Candidates who doctor their CVs do not always do so to improve their apparent experience levels, according to Mark Fielding, chief executive of Isme. ‘‘We have found this works both ways. While some people are adding to their CVs to make themselves more employable, certain older people are also omitting jobs they held early in their career as they don’t want to be seen to be too old,” said Fielding.
‘‘Overall, there is a fantastic opportunity out there for small businesses to get high-class quality people on board to help them make the most of the situation they are in, and to position them for better days ahead. Eighteen months ago, you’d pay a king’s ransom for a decent financial controller, but you can get a great candidate today at a much more affordable salary level.”
However, Fielding said that it was often difficult for companies to sift through job applications in the current environment, simply because there were often far too many.
‘‘Given that there are so many people looking for jobs, getting good applicants shouldn’t be difficult – but the problem is the sheer number of people out there. Companies that are choosing to advertise to fill vacancies directly are finding that they are being flooded with CVs, and many of them just don’t have the time to deal with the response,” he said.
Fielding advised companies to consider using the services of a recruiter. ‘‘If it is a low-grade job then, by all means, advertise and select candidates yourself, but beware of the consequences,” he said.
‘‘We have had companies tell us that they received upwards of 300 CVs when they advertised jobs. It is so easy for people to submit a CV by e-mail now that everyone fires them off, even if the job advertised isn’t really a direct match to their skills.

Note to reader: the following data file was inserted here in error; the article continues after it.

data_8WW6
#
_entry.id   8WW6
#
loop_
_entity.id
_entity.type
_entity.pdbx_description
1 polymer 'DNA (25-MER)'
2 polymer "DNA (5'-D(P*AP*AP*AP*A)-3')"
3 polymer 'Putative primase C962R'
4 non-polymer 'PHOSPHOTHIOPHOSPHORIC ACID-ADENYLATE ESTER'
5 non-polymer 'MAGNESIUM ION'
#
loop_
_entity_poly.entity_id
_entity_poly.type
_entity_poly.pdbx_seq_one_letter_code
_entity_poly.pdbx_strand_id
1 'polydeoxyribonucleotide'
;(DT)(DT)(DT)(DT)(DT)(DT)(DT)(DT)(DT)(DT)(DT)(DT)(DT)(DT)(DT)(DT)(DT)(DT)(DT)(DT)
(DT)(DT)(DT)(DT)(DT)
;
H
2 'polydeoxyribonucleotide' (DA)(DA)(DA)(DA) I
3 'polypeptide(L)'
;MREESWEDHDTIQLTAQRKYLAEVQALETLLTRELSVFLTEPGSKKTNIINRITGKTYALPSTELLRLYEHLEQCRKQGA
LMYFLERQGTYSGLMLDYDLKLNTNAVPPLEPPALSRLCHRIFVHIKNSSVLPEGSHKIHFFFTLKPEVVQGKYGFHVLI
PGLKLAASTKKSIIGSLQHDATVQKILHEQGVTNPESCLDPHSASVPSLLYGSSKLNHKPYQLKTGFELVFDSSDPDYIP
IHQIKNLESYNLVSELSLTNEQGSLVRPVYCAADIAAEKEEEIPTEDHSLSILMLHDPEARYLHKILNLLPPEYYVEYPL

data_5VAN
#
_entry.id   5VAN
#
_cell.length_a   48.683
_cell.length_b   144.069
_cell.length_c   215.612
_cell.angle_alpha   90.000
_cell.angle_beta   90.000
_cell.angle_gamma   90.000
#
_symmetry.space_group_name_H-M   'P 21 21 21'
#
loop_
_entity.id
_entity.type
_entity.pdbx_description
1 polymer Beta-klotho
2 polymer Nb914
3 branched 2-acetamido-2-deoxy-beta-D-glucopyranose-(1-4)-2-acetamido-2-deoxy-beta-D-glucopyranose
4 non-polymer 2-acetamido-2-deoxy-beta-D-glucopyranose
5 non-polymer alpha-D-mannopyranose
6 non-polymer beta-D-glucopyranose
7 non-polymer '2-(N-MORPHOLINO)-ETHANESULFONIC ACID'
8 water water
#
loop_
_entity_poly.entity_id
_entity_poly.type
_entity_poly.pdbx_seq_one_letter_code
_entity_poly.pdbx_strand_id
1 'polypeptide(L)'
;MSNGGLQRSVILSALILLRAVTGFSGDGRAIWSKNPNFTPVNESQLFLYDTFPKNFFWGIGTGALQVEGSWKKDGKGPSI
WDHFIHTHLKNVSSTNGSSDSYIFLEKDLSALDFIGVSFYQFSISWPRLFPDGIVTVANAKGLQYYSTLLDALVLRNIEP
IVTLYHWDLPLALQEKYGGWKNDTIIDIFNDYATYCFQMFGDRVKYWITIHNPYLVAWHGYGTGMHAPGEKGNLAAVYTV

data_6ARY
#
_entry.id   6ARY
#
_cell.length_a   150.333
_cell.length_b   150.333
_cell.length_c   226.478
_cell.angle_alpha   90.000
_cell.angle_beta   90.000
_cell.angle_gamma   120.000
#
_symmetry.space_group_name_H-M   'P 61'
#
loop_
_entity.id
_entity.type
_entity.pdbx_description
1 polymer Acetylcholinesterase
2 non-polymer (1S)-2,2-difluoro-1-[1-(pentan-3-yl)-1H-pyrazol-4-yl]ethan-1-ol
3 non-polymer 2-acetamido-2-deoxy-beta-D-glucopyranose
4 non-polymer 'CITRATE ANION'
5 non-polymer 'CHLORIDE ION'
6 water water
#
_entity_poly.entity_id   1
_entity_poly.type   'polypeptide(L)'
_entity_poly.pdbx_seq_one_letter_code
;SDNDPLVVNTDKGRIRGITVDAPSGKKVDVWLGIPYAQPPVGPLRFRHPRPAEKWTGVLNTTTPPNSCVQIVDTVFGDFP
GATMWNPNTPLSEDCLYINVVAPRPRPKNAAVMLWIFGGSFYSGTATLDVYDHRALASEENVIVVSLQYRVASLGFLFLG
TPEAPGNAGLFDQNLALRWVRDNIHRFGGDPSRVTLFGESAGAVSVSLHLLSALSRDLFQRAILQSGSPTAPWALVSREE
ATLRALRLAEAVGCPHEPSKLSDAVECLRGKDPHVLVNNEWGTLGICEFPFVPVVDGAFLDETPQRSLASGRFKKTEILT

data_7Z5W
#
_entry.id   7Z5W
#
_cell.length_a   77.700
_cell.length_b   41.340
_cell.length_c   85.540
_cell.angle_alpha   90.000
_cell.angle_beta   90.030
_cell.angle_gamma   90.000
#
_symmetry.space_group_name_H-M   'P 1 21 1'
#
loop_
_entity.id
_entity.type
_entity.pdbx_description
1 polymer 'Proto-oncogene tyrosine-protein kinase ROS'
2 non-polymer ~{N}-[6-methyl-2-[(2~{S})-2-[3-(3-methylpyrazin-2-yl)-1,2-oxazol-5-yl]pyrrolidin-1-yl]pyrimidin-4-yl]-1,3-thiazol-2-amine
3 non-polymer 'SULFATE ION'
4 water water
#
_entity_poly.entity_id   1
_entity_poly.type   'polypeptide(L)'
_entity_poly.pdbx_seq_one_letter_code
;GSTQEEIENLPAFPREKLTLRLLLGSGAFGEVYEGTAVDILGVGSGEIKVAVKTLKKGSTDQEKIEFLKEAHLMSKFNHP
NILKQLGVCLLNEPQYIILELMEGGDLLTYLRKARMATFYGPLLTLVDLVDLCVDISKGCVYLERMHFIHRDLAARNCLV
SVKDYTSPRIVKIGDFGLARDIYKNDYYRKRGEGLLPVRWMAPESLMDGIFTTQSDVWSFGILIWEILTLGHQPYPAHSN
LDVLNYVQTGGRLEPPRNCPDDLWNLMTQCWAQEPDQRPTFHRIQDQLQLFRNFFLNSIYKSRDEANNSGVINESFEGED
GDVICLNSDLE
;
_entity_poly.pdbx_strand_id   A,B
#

Putting together a good CV
According to Michelle Thomas of training provider Michael Communications, the key to putting together a good CV is to realise that it is essentially a sales document, whose sole purpose is to secure an interview.
‘‘It is important to understand that the jobs market is like any other market – there are buyers and sellers, and the laws of supply and demand are as valid as anywhere else. Being good at your job is not enough; lots of people are good at their jobs. Success depends on your ability to sell yourself, and the first stage in this process is your CV,” said Thomas.
Recruiters want to know what you can do and what sort of person you are. Hence, Thomas said, CVs should emphasise what potential employers want to know about a candidate, and not what the candidate wants to say about them self.
‘‘You need to establish your own characteristics, strengths, weaknesses and track record, so that you can present them in a way that will appeal to the sort of employer you are trying to attract,” she said.
A CV should also be easy-to-read and well-presented. ‘‘It should be typed, but not bound into fancy folders that do not fit into recruiters’ files. It should also be complete. There should be no unexplained gaps in the history. Any information that makes you seem an interesting candidate should be included, but it should also be accurate,” Thomas said.
Remember also that facts and figures can be checked. ‘‘It is very foolish to misrepresent yourself – liars get very short interviews,” said Thomas.
‘‘Show your academic qualifications complete with dates, and show your highest level of education first. Include membership of professional bodies that reflect genuine attainment – recruiters know which ones are simply bought by paying a subscription.”